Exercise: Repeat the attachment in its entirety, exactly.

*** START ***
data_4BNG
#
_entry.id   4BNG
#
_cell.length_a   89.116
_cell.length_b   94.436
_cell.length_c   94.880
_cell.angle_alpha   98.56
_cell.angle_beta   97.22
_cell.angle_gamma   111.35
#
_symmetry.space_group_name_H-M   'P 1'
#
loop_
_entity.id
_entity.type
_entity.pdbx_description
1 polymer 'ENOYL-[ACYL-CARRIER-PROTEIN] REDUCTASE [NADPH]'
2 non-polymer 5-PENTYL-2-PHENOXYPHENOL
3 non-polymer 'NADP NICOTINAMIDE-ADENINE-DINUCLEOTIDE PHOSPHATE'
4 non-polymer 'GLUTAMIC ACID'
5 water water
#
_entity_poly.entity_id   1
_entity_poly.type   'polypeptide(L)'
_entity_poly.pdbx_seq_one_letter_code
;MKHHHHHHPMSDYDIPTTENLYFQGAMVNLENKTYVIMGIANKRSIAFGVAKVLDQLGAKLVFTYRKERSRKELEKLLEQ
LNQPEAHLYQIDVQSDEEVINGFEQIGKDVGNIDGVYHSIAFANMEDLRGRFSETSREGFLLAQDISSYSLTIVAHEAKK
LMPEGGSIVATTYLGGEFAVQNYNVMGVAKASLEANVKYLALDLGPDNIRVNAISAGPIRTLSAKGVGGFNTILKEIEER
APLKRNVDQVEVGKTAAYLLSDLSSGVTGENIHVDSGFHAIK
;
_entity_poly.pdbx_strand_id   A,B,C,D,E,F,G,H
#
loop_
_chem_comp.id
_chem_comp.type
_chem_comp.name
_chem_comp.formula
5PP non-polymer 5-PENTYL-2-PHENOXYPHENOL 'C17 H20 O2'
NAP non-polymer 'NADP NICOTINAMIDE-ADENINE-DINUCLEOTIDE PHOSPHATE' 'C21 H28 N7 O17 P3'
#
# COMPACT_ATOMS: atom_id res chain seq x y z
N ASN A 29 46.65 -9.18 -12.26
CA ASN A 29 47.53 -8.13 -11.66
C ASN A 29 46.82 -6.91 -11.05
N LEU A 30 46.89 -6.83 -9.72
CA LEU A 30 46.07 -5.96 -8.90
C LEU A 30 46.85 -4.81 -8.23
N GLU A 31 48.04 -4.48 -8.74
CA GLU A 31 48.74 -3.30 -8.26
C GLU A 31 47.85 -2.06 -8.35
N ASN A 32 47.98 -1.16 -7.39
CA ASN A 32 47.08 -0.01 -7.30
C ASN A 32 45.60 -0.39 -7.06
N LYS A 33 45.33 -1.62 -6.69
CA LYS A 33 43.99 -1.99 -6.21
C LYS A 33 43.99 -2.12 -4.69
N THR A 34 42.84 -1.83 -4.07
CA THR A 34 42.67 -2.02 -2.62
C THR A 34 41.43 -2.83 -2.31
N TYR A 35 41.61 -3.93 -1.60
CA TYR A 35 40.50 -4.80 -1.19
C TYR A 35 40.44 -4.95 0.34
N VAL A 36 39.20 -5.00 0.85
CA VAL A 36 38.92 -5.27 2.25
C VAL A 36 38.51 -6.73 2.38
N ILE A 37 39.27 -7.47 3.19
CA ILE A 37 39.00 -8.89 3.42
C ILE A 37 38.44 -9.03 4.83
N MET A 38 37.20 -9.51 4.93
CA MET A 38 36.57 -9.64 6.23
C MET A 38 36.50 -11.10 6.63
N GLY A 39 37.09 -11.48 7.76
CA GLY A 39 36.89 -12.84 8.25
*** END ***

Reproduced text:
data_4BNG
#
_entry.id   4BNG
#
_cell.length_a   89.116
_cell.length_b   94.436
_cell.length_c   94.880
_cell.angle_alpha   98.56
_cell.angle_beta   97.22
_cell.angle_gamma   111.35
#
_symmetry.space_group_name_H-M   'P 1'
#
loop_
_entity.id
_entity.type
_entity.pdbx_description
1 polymer 'ENOYL-[ACYL-CARRIER-PROTEIN] REDUCTASE [NADPH]'
2 non-polymer 5-PENTYL-2-PHENOXYPHENOL
3 non-polymer 'NADP NICOTINAMIDE-ADENINE-DINUCLEOTIDE PHOSPHATE'
4 non-polymer 'GLUTAMIC ACID'
5 water water
#
_entity_poly.entity_id   1
_entity_poly.type   'polypeptide(L)'
_entity_poly.pdbx_seq_one_letter_code
;MKHHHHHHPMSDYDIPTTENLYFQGAMVNLENKTYVIMGIANKRSIAFGVAKVLDQLGAKLVFTYRKERSRKELEKLLEQ
LNQPEAHLYQIDVQSDEEVINGFEQIGKDVGNIDGVYHSIAFANMEDLRGRFSETSREGFLLAQDISSYSLTIVAHEAKK
LMPEGGSIVATTYLGGEFAVQNYNVMGVAKASLEANVKYLALDLGPDNIRVNAISAGPIRTLSAKGVGGFNTILKEIEER
APLKRNVDQVEVGKTAAYLLSDLSSGVTGENIHVDSGFHAIK
;
_entity_poly.pdbx_strand_id   A,B,C,D,E,F,G,H
#
loop_
_chem_comp.id
_chem_comp.type
_chem_comp.name
_chem_comp.formula
5PP non-polymer 5-PENTYL-2-PHENOXYPHENOL 'C17 H20 O2'
NAP non-polymer 'NADP NICOTINAMIDE-ADENINE-DINUCLEOTIDE PHOSPHATE' 'C21 H28 N7 O17 P3'
#
# COMPACT_ATOMS: atom_id res chain seq x y z
N ASN A 29 46.65 -9.18 -12.26
CA ASN A 29 47.53 -8.13 -11.66
C ASN A 29 46.82 -6.91 -11.05
N LEU A 30 46.89 -6.83 -9.72
CA LEU A 30 46.07 -5.96 -8.90
C LEU A 30 46.85 -4.81 -8.23
N GLU A 31 48.04 -4.48 -8.74
CA GLU A 31 48.74 -3.30 -8.26
C GLU A 31 47.85 -2.06 -8.35
N ASN A 32 47.98 -1.16 -7.39
CA ASN A 32 47.08 -0.01 -7.30
C ASN A 32 45.60 -0.39 -7.06
N LYS A 33 45.33 -1.62 -6.69
CA LYS A 33 43.99 -1.99 -6.21
C LYS A 33 43.99 -2.12 -4.69
N THR A 34 42.84 -1.83 -4.07
CA THR A 34 42.67 -2.02 -2.62
C THR A 34 41.43 -2.83 -2.31
N TYR A 35 41.61 -3.93 -1.60
CA TYR A 35 40.50 -4.80 -1.19
C TYR A 35 40.44 -4.95 0.34
N VAL A 36 39.20 -5.00 0.85
CA VAL A 36 38.92 -5.27 2.25
C VAL A 36 38.51 -6.73 2.38
N ILE A 37 39.27 -7.47 3.19
CA ILE A 37 39.00 -8.89 3.42
C ILE A 37 38.44 -9.03 4.83
N MET A 38 37.20 -9.51 4.93
CA MET A 38 36.57 -9.64 6.23
C MET A 38 36.50 -11.10 6.63
N GLY A 39 37.09 -11.48 7.76
CA GLY A 39 36.89 -12.84 8.25